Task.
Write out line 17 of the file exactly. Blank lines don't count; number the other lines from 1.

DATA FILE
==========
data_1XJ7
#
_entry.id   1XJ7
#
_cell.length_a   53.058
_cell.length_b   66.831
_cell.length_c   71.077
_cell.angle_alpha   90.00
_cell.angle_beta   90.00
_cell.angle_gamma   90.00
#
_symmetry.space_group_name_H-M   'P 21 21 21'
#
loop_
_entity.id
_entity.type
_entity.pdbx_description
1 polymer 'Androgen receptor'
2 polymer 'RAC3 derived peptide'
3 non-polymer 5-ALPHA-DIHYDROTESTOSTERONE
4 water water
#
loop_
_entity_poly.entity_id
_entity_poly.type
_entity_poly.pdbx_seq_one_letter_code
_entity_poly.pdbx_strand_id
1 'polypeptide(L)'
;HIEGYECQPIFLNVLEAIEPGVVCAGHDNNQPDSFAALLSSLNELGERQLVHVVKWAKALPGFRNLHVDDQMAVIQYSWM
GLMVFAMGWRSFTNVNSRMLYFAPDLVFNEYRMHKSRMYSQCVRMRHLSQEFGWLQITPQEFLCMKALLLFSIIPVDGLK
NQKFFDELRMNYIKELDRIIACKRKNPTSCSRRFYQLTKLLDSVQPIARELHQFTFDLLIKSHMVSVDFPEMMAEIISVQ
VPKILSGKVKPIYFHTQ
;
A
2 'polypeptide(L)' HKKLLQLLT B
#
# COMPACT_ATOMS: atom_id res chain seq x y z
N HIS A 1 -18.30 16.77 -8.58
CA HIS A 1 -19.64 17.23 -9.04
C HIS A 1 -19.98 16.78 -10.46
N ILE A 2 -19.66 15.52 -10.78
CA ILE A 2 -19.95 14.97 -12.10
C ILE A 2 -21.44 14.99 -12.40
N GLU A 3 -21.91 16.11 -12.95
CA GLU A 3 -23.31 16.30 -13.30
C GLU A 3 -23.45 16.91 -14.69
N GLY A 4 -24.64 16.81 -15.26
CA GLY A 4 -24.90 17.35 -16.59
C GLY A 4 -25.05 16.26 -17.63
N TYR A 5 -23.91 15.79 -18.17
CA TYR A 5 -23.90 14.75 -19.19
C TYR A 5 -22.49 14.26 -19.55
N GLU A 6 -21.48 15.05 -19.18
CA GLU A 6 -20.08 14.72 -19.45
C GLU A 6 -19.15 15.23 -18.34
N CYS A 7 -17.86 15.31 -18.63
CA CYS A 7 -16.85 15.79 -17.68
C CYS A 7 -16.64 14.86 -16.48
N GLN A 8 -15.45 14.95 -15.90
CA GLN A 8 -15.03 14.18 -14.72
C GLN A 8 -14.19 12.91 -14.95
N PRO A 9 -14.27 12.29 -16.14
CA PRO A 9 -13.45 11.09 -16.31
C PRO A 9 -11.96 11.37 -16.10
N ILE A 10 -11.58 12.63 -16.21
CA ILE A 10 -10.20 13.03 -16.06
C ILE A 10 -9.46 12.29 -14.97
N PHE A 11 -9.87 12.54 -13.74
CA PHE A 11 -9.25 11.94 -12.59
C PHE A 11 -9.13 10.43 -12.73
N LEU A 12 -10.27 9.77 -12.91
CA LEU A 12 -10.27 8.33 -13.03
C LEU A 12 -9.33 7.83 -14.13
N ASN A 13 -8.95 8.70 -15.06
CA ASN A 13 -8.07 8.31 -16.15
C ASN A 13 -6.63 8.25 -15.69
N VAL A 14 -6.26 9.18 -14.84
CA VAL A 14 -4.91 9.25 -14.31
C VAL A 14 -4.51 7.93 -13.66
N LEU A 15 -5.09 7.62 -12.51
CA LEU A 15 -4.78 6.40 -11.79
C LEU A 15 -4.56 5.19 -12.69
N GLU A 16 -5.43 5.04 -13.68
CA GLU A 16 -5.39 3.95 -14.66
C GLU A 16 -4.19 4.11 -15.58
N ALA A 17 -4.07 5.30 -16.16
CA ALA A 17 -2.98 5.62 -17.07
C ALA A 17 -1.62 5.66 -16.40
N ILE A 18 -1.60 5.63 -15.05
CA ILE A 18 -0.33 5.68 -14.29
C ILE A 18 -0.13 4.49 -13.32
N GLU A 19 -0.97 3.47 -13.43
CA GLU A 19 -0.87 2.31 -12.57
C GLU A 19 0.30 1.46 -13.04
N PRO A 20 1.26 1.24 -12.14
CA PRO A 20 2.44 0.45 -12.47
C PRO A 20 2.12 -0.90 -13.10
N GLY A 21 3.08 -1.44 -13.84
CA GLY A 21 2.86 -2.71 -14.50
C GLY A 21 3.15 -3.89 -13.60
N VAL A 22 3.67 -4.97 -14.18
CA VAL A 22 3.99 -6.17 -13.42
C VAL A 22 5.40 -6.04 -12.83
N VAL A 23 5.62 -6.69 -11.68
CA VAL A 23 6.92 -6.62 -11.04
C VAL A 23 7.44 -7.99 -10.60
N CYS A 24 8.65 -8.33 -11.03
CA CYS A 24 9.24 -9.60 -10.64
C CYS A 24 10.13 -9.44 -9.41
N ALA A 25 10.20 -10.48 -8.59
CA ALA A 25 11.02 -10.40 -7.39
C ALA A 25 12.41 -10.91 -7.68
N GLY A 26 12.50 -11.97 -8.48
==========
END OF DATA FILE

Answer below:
_entity.pdbx_description